LAND OF FORTY TRIBES by Farideh Heyat. Sima Omid, a British-Iranian anthropologist in search of her Turkic roots, takes on a university teaching post in Kyrgyzstan. It is the year following 9/11, when the US is asserting its influence in the region. Disillusioned with her long-standing relationship, Sima is looking for a new man in her life. But the foreign men she meets are mostly involved in relationships with local women half their age, and the Central Asian men she finds highly male chauvinist and aggressive towards women. Soon after her arrival, one of her students is kidnapped for marriage and is killed in an attempt to escape. When she questions the girl’s sister and her friend, they respond, “What can we do. It’s our culture”. This impels her to pursue a research journey to far corners of the country, gaining shocking insight.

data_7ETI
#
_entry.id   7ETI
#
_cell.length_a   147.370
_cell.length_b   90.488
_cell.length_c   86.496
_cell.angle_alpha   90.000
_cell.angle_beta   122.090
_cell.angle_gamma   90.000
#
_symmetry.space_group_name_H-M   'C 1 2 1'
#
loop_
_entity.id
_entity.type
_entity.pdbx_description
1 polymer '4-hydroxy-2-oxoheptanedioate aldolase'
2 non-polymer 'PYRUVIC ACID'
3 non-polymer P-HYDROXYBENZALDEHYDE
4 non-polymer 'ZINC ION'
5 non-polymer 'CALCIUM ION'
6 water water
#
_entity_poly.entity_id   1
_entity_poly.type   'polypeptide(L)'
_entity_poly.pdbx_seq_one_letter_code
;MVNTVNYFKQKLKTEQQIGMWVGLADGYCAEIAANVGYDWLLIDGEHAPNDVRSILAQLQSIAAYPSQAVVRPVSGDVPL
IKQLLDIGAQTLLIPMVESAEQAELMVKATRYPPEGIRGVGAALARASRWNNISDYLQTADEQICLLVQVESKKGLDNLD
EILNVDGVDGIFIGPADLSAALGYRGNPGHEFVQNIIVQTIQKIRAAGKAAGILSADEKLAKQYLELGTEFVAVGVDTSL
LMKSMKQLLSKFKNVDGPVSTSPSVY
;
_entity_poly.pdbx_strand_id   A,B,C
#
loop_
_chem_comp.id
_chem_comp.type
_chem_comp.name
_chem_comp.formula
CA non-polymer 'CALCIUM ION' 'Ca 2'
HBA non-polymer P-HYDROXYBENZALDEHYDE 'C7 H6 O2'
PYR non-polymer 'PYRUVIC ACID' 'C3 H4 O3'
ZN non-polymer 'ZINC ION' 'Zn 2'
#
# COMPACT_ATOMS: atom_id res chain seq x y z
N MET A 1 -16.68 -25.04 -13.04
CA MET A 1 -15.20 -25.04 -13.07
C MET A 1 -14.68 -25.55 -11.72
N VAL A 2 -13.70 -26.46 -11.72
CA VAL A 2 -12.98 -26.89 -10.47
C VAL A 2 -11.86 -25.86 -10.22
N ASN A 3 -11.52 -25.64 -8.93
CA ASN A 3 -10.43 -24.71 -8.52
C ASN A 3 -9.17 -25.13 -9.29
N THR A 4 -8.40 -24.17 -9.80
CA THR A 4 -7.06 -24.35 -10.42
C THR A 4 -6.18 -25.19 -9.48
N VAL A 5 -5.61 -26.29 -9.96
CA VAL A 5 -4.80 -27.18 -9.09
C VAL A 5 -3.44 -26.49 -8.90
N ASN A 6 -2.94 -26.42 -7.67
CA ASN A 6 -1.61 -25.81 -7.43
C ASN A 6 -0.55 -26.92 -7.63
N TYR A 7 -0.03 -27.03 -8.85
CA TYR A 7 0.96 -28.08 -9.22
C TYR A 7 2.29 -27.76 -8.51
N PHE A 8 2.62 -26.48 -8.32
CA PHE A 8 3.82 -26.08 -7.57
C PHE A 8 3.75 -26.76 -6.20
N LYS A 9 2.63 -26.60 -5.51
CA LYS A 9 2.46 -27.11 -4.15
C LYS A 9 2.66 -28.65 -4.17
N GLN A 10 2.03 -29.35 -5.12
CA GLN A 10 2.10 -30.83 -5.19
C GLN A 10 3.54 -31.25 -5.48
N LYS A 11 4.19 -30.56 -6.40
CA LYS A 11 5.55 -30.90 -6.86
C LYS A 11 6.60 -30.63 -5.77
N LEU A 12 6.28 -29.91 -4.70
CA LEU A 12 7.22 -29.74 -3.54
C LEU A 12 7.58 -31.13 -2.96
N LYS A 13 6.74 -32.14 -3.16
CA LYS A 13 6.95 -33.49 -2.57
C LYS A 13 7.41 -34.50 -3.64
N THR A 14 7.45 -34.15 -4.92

Sima also explores the spread of radical Islam in the country, meeting with fundamentalist women and attending indoctrination meetings at the mosques. These reveal disturbing aspects of Islamisation in Kyrgyzstan and many of the modern issues that concern the disaffected religious youth of today. More generally, her observations illuminate different lives and cultures in Kyrgyzstan and Uzbekistan, in particular the position of women and gender relations.